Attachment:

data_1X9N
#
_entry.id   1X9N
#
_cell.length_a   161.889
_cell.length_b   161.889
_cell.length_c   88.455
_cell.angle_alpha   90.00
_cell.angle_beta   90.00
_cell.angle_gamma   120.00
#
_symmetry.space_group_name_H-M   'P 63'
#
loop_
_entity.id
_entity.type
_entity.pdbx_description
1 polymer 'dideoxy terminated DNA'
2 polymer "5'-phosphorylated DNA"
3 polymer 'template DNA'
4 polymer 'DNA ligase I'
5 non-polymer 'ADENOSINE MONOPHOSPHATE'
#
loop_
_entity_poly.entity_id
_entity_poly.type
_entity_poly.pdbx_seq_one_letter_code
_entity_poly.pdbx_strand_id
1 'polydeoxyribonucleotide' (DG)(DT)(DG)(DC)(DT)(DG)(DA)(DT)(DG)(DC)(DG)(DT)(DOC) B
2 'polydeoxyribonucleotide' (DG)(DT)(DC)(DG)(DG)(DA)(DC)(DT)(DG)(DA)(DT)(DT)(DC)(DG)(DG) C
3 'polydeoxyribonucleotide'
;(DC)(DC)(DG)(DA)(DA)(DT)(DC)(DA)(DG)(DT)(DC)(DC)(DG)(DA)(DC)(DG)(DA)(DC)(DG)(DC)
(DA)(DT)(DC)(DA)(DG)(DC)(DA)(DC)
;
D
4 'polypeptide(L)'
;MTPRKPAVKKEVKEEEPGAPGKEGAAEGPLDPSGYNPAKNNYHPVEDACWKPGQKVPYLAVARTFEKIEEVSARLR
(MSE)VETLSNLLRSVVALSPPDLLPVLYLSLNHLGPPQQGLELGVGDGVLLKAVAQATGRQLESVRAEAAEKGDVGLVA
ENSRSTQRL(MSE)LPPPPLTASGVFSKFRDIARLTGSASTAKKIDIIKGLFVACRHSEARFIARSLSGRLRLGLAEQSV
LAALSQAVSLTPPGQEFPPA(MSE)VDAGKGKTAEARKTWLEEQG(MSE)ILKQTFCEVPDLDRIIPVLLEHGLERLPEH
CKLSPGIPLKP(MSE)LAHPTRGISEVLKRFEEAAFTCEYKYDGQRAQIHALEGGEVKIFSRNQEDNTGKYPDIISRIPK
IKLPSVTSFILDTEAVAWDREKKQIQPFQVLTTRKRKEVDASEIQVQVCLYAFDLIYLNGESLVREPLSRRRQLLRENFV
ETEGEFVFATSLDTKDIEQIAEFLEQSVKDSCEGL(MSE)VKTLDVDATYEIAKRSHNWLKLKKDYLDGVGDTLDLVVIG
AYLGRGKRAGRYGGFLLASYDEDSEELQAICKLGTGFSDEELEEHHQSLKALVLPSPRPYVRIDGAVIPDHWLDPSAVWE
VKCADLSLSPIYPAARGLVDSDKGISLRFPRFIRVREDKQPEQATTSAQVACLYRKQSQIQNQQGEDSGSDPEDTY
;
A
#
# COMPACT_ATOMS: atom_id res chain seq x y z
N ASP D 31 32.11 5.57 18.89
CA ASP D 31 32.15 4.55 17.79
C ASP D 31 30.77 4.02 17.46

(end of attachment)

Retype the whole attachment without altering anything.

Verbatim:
data_1X9N
#
_entry.id   1X9N
#
_cell.length_a   161.889
_cell.length_b   161.889
_cell.length_c   88.455
_cell.angle_alpha   90.00
_cell.angle_beta   90.00
_cell.angle_gamma   120.00
#
_symmetry.space_group_name_H-M   'P 63'
#
loop_
_entity.id
_entity.type
_entity.pdbx_description
1 polymer 'dideoxy terminated DNA'
2 polymer "5'-phosphorylated DNA"
3 polymer 'template DNA'
4 polymer 'DNA ligase I'
5 non-polymer 'ADENOSINE MONOPHOSPHATE'
#
loop_
_entity_poly.entity_id
_entity_poly.type
_entity_poly.pdbx_seq_one_letter_code
_entity_poly.pdbx_strand_id
1 'polydeoxyribonucleotide' (DG)(DT)(DG)(DC)(DT)(DG)(DA)(DT)(DG)(DC)(DG)(DT)(DOC) B
2 'polydeoxyribonucleotide' (DG)(DT)(DC)(DG)(DG)(DA)(DC)(DT)(DG)(DA)(DT)(DT)(DC)(DG)(DG) C
3 'polydeoxyribonucleotide'
;(DC)(DC)(DG)(DA)(DA)(DT)(DC)(DA)(DG)(DT)(DC)(DC)(DG)(DA)(DC)(DG)(DA)(DC)(DG)(DC)
(DA)(DT)(DC)(DA)(DG)(DC)(DA)(DC)
;
D
4 'polypeptide(L)'
;MTPRKPAVKKEVKEEEPGAPGKEGAAEGPLDPSGYNPAKNNYHPVEDACWKPGQKVPYLAVARTFEKIEEVSARLR
(MSE)VETLSNLLRSVVALSPPDLLPVLYLSLNHLGPPQQGLELGVGDGVLLKAVAQATGRQLESVRAEAAEKGDVGLVA
ENSRSTQRL(MSE)LPPPPLTASGVFSKFRDIARLTGSASTAKKIDIIKGLFVACRHSEARFIARSLSGRLRLGLAEQSV
LAALSQAVSLTPPGQEFPPA(MSE)VDAGKGKTAEARKTWLEEQG(MSE)ILKQTFCEVPDLDRIIPVLLEHGLERLPEH
CKLSPGIPLKP(MSE)LAHPTRGISEVLKRFEEAAFTCEYKYDGQRAQIHALEGGEVKIFSRNQEDNTGKYPDIISRIPK
IKLPSVTSFILDTEAVAWDREKKQIQPFQVLTTRKRKEVDASEIQVQVCLYAFDLIYLNGESLVREPLSRRRQLLRENFV
ETEGEFVFATSLDTKDIEQIAEFLEQSVKDSCEGL(MSE)VKTLDVDATYEIAKRSHNWLKLKKDYLDGVGDTLDLVVIG
AYLGRGKRAGRYGGFLLASYDEDSEELQAICKLGTGFSDEELEEHHQSLKALVLPSPRPYVRIDGAVIPDHWLDPSAVWE
VKCADLSLSPIYPAARGLVDSDKGISLRFPRFIRVREDKQPEQATTSAQVACLYRKQSQIQNQQGEDSGSDPEDTY
;
A
#
# COMPACT_ATOMS: atom_id res chain seq x y z
N ASP D 31 32.11 5.57 18.89
CA ASP D 31 32.15 4.55 17.79
C ASP D 31 30.77 4.02 17.46